If you have agreed to serve as the executor over someone’s estate, there are numerous duties you will have to perform. While each state has its own probate laws that direct how executors must act, here are several of the main duties that you are likely to encounter as you go about the probate process.
Collect the assets.
The estate settlement process is all about getting a deceased person’s property to new owners. To begin this process you will have to account for every piece of property the decedent owned. This includes real estate and personal property, as well as investments and other probate assets.
Manage the property.
Probate can take a long time, and during that time it is the executor’s responsibility to manage the property until it can be distributed to new owners. You might, for example, have to make mortgage payments on the deceased person’s home, as well as ensure that regular maintenance and upkeep is performed so the assets do not depreciate in value.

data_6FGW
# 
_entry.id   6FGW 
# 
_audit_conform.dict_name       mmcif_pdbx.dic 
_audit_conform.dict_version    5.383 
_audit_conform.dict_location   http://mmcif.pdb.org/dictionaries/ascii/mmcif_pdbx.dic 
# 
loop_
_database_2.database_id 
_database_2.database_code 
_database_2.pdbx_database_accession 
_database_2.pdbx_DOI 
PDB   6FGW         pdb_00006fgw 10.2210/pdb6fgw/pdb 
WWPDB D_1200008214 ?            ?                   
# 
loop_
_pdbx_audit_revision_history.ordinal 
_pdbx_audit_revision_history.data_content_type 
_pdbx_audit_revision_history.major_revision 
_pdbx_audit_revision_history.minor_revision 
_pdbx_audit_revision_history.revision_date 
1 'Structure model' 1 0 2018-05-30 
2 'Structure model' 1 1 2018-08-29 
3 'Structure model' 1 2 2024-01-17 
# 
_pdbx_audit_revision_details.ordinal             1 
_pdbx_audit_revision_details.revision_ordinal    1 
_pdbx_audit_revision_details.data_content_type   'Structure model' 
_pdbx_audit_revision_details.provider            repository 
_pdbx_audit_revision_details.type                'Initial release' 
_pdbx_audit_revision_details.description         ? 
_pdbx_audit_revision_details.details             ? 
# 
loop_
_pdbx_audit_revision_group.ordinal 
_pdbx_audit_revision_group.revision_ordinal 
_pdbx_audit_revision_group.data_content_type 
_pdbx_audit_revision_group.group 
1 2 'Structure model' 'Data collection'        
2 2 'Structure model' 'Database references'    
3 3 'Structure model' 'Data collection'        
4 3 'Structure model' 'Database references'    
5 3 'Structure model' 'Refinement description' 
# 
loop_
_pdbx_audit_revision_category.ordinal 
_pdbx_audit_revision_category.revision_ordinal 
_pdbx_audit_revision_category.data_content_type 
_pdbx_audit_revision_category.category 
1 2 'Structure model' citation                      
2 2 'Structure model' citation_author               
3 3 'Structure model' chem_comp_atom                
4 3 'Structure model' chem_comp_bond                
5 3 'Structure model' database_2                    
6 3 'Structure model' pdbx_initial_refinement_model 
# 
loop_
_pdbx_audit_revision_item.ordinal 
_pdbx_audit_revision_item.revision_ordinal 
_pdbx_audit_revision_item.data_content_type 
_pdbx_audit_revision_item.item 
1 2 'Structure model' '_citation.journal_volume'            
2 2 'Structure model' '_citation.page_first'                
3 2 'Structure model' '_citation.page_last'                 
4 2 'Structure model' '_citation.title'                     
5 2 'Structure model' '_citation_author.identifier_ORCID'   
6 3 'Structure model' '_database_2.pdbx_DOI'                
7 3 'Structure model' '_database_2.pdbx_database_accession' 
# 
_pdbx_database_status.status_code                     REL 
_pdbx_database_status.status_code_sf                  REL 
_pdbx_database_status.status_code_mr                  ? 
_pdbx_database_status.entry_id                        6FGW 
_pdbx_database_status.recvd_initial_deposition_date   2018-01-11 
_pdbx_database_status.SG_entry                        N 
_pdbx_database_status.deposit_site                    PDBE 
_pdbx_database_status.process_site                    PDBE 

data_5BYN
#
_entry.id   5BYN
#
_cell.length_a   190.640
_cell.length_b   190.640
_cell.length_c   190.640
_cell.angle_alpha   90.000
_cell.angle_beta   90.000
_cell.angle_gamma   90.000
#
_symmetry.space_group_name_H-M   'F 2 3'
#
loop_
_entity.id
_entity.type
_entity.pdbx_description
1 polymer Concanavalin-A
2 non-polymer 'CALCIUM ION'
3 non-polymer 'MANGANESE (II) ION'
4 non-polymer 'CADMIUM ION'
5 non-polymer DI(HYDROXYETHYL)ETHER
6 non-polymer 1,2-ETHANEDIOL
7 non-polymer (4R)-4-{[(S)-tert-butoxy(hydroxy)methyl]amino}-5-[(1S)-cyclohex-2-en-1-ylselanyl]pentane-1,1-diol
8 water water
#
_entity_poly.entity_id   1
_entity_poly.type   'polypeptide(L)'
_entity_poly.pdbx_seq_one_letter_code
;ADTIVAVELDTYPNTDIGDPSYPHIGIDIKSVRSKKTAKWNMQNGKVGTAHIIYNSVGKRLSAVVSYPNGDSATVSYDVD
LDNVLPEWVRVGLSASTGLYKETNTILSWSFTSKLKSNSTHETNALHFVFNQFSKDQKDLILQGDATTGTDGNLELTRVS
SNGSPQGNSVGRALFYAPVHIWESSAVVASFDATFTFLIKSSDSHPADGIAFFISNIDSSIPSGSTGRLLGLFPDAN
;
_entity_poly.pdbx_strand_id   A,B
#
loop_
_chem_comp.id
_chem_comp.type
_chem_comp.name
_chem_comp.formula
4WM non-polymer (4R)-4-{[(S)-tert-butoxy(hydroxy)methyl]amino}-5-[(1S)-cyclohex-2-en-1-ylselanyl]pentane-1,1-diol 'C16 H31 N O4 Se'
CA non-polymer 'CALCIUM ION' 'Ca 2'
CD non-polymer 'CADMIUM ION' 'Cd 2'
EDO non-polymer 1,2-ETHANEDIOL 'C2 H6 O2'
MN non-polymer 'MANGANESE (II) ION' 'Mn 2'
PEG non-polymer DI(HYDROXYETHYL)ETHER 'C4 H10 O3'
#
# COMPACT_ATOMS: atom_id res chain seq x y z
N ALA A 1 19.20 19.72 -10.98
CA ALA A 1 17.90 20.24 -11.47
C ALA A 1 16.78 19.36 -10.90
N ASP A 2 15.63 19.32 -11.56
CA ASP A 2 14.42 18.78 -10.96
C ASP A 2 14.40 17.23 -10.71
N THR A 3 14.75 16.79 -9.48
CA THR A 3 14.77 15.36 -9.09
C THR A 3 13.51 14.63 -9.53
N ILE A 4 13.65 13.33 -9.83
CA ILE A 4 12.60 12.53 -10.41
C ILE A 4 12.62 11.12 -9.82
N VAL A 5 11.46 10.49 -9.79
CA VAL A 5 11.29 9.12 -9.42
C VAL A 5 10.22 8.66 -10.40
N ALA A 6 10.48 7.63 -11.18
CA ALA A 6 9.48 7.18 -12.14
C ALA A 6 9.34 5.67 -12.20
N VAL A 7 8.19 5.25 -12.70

File the will.
It is generally the executor’s responsibility to find the deceased person’s last will and testament and file it with the local probate courts. While probate is not always required in every case, you may have to file the will with the probate court regardless.
Pay the bills.
Executors have to pay any estate creditors with estate property. So, if the deceased person left behind, for example, credit card debt, you will have to ensure that it is paid with estate funds.
Latest posts by Michael Robinson, Estate Planning Attorney (see all)
- Reasons an Estate Plan Could Be Challenged: Part 3 – Fraud - January 22, 2020
- Question and Answer Session With an Elder Law Attorney - January 21, 2020
- Five Things You Need to Know About Medicaid Planning - January 16, 2020